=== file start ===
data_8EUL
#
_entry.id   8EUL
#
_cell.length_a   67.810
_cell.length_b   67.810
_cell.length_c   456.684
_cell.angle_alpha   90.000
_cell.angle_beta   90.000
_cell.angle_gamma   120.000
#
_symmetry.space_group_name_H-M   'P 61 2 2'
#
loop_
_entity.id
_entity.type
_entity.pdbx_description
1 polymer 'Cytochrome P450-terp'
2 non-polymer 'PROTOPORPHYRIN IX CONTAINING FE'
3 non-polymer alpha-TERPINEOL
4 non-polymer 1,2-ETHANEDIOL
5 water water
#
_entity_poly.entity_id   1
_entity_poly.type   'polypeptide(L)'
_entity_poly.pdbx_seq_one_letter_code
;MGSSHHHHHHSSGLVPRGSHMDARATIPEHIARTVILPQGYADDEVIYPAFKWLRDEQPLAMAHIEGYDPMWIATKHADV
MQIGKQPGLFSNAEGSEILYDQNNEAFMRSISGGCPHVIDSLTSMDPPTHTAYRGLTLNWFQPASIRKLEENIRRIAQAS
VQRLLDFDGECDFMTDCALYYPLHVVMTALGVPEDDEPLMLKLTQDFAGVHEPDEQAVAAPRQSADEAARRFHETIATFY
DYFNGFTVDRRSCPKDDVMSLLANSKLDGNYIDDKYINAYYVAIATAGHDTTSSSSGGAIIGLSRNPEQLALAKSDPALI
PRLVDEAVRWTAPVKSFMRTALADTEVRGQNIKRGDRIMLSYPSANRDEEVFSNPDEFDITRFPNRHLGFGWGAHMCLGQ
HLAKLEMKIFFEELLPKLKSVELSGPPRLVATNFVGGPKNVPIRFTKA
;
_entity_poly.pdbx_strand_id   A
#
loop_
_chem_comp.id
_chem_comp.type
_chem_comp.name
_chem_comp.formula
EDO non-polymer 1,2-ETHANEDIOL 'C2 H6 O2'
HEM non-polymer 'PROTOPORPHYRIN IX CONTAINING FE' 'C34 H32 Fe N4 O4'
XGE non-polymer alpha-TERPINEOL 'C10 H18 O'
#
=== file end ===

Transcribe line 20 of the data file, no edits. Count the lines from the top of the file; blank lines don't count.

3 non-polymer alpha-TERPINEOL